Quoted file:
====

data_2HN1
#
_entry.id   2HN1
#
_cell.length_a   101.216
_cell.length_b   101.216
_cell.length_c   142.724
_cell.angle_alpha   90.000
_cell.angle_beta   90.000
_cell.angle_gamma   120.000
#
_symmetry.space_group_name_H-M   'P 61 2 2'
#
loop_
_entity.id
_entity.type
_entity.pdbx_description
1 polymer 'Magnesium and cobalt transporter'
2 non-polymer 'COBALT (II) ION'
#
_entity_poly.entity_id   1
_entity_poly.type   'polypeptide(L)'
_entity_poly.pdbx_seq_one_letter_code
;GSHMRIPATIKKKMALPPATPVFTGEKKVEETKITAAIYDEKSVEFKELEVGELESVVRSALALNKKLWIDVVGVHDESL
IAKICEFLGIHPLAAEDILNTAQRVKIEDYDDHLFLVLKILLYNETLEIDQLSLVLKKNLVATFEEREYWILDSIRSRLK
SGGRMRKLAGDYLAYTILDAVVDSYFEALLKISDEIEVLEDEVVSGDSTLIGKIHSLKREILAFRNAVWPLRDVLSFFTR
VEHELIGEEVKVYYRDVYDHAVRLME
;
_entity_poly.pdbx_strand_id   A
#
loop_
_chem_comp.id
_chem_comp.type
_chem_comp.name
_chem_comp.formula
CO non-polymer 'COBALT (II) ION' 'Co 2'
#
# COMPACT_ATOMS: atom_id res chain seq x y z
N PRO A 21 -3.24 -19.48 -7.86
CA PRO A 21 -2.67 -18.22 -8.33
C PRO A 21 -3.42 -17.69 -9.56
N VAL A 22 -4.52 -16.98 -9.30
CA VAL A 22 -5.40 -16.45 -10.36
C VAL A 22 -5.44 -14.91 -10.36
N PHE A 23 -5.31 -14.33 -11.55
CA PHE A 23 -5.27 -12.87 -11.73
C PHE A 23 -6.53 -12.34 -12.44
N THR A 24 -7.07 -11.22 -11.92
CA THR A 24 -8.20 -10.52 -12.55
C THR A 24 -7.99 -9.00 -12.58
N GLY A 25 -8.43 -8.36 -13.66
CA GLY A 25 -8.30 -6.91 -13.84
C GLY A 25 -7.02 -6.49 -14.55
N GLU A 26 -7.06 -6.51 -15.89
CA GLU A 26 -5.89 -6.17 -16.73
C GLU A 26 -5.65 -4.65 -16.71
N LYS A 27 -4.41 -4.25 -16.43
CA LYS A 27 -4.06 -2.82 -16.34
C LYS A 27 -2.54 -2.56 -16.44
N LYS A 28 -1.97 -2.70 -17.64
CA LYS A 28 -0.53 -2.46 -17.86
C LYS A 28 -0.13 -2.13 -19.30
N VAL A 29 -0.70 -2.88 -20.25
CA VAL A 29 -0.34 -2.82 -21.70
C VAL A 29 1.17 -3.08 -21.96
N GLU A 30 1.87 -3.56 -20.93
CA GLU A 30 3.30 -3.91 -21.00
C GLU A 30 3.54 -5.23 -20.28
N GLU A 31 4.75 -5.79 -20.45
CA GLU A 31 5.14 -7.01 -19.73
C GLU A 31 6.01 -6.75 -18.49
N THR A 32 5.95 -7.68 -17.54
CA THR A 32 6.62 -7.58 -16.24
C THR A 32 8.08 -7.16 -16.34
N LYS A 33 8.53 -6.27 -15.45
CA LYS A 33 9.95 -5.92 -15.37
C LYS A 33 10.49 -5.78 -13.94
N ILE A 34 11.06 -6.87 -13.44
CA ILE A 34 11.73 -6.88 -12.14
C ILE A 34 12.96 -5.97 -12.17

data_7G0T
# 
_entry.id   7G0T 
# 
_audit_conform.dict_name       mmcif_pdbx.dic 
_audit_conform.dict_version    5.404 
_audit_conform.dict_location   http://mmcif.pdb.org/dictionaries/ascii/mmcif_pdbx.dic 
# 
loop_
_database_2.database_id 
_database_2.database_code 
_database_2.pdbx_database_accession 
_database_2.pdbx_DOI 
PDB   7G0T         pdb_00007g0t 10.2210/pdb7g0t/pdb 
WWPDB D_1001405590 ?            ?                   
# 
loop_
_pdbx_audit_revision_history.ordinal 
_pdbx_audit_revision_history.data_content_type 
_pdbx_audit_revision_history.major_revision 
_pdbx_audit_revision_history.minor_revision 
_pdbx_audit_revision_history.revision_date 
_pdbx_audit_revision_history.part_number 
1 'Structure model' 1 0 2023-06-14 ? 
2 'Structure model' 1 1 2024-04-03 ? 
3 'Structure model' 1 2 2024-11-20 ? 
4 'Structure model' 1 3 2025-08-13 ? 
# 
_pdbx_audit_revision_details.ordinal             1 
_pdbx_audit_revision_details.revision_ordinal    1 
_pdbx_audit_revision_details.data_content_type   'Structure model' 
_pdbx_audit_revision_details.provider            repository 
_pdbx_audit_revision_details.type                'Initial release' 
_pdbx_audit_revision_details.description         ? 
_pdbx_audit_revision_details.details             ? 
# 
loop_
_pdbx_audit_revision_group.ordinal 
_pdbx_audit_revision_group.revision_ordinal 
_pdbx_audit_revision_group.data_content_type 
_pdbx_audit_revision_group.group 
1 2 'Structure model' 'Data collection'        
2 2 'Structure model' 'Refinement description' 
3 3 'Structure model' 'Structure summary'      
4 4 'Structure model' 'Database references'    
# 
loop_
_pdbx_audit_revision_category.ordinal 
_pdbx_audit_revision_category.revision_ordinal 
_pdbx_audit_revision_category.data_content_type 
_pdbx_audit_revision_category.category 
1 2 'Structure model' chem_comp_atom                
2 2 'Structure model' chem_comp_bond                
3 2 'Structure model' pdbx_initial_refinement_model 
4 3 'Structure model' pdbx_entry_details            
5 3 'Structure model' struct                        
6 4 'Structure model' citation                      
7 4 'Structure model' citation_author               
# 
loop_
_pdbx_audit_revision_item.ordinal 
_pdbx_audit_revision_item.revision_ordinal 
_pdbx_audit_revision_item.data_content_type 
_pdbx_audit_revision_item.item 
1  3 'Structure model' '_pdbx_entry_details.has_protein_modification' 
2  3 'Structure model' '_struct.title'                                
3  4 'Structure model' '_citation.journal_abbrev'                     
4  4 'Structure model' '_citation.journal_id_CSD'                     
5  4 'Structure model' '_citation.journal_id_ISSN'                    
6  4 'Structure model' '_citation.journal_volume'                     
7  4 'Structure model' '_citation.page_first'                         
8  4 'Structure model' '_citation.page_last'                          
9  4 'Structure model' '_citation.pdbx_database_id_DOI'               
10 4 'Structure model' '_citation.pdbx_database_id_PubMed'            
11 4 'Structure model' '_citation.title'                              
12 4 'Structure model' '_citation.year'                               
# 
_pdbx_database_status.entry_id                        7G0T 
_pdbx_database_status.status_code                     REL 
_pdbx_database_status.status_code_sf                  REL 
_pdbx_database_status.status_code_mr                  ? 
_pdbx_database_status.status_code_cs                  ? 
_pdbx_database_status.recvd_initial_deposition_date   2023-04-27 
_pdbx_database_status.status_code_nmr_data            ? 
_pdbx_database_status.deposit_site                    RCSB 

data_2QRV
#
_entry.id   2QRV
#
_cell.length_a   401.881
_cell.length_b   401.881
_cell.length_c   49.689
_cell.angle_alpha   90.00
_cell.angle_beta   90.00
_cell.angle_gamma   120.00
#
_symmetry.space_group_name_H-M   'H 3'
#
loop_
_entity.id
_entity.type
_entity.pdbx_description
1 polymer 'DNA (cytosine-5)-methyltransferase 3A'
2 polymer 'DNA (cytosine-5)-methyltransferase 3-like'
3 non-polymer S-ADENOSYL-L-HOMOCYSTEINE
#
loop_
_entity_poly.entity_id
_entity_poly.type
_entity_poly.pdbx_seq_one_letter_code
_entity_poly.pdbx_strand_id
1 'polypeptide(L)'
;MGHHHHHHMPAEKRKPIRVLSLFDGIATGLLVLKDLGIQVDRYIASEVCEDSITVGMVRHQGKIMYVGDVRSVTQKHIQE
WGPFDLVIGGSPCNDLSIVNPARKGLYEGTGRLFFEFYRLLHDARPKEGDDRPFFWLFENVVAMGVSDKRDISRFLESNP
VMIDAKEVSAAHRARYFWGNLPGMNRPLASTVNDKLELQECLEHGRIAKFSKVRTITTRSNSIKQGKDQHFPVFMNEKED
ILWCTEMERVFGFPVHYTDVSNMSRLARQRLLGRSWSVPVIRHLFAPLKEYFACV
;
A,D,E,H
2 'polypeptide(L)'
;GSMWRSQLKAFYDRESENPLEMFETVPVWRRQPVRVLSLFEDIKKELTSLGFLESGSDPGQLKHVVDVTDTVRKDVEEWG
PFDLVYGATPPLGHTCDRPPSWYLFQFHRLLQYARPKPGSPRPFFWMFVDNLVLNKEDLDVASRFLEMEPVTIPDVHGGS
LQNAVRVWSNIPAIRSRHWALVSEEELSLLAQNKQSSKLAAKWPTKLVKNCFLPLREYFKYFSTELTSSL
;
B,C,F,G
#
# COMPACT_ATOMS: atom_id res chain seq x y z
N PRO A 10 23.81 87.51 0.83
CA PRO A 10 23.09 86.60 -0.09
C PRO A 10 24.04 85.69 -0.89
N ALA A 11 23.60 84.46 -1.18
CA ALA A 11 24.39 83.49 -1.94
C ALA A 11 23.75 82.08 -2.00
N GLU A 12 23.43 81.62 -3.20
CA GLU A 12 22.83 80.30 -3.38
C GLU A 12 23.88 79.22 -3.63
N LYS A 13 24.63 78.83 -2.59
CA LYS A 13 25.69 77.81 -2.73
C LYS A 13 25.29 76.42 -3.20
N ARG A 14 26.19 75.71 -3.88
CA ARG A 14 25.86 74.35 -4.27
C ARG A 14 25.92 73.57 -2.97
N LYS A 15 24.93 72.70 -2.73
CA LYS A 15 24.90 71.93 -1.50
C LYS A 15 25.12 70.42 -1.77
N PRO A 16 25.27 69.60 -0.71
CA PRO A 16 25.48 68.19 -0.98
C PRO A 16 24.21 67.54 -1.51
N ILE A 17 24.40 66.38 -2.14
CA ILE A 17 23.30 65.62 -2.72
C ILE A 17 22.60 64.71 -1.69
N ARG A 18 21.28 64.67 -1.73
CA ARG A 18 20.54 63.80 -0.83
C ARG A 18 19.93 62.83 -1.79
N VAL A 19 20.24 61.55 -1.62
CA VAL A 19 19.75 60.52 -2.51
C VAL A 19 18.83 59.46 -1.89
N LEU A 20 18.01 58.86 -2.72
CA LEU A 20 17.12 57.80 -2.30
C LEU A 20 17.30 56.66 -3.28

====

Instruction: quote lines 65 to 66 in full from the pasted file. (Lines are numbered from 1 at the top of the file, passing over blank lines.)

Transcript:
C VAL A 29 1.17 -3.08 -21.96
N GLU A 30 1.87 -3.56 -20.93